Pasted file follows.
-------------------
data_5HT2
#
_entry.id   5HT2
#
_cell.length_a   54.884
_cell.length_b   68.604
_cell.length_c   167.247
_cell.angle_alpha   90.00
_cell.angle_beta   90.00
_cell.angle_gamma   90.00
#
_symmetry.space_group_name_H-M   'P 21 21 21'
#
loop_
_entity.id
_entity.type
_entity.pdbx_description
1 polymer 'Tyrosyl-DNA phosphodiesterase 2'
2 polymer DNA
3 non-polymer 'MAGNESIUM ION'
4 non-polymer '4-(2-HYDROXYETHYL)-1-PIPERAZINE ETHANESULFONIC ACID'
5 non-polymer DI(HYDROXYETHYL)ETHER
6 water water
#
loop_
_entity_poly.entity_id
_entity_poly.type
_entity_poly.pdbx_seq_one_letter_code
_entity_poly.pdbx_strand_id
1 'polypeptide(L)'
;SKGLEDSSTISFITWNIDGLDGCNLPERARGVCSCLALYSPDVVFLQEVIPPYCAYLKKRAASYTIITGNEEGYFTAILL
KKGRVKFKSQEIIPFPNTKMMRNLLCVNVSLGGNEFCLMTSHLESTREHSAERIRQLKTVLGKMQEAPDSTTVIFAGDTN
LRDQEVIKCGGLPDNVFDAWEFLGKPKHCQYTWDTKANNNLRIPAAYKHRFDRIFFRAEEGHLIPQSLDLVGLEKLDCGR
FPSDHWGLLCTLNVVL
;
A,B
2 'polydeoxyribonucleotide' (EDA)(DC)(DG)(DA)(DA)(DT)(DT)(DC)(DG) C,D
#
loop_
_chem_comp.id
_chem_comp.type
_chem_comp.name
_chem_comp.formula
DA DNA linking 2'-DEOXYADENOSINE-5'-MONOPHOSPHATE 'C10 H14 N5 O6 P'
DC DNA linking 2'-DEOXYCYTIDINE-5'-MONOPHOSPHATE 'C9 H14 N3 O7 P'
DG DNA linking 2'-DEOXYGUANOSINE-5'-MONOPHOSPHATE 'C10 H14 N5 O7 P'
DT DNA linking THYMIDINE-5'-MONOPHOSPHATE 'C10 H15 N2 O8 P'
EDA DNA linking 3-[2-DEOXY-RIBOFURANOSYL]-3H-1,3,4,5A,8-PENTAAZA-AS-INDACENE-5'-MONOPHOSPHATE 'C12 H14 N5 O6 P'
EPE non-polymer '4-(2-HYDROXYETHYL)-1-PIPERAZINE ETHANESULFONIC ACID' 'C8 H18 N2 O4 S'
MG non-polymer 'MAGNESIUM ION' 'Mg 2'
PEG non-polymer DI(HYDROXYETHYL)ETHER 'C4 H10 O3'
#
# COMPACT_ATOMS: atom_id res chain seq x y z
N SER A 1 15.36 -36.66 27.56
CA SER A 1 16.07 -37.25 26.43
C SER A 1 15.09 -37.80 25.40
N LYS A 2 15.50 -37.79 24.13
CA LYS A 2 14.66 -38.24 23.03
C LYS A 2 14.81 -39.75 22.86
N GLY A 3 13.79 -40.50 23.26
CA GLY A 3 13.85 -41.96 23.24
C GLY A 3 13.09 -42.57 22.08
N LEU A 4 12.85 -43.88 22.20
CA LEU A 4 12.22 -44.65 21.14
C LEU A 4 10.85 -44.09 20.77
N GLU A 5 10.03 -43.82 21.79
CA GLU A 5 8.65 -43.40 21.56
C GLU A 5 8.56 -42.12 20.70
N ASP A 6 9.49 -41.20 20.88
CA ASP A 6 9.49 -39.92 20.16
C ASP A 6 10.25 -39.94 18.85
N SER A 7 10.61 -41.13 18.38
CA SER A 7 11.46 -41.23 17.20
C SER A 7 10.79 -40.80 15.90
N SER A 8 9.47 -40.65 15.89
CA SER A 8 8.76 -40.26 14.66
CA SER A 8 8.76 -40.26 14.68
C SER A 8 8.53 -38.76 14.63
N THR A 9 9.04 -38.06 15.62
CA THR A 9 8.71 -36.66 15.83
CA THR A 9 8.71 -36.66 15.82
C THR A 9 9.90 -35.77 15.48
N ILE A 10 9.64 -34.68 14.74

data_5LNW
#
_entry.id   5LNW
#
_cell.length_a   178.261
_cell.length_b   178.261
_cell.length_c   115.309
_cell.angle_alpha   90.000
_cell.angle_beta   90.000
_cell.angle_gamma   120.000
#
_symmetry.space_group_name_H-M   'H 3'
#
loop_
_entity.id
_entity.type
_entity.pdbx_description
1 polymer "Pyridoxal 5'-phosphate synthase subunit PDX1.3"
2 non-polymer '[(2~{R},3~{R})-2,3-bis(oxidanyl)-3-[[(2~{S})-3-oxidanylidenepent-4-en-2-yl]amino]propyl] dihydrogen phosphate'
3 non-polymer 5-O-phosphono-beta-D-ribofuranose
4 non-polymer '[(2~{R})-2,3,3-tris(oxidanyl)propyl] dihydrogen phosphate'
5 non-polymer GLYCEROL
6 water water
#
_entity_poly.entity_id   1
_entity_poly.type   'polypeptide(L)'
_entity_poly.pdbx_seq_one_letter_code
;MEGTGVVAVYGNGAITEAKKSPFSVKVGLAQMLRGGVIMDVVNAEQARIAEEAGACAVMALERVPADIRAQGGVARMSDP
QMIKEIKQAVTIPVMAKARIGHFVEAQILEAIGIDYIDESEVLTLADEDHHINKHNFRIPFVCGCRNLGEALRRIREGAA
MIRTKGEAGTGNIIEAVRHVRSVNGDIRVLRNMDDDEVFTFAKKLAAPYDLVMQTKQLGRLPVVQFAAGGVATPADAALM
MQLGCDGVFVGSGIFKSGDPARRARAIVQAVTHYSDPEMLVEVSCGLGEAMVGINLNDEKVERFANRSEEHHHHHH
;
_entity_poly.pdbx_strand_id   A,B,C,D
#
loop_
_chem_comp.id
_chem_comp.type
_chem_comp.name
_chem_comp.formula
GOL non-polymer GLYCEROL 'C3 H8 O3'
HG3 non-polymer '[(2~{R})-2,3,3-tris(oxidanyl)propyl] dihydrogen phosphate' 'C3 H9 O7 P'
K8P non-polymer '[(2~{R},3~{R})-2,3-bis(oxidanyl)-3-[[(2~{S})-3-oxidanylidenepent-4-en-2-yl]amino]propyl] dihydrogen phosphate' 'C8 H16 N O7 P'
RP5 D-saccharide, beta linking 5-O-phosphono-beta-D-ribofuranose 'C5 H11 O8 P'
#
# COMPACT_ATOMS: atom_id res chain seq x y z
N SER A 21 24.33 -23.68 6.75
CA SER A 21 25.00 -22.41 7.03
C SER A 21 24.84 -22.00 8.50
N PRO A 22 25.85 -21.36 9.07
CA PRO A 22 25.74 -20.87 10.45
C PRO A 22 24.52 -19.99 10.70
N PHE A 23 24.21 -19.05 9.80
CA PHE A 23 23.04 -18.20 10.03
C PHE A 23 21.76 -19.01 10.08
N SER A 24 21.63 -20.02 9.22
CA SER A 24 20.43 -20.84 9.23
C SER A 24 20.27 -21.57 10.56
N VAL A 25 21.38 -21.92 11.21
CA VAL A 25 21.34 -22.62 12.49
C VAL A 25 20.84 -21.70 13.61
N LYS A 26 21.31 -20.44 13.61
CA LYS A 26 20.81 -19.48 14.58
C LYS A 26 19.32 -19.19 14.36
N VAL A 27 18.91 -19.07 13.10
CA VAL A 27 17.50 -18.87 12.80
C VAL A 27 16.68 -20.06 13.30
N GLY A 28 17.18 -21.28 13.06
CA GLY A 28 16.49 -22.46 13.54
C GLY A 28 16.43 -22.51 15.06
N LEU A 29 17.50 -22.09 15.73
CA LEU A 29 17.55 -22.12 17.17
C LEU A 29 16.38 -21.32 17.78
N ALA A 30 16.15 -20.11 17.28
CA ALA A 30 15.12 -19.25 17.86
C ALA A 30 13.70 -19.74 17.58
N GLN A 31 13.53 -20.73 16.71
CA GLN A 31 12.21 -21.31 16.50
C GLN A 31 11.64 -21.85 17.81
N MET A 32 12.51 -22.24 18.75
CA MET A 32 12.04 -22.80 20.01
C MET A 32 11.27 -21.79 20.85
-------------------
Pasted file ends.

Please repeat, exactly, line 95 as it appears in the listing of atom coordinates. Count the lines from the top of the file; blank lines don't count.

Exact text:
_symmetry.space_group_name_H-M   'H 3'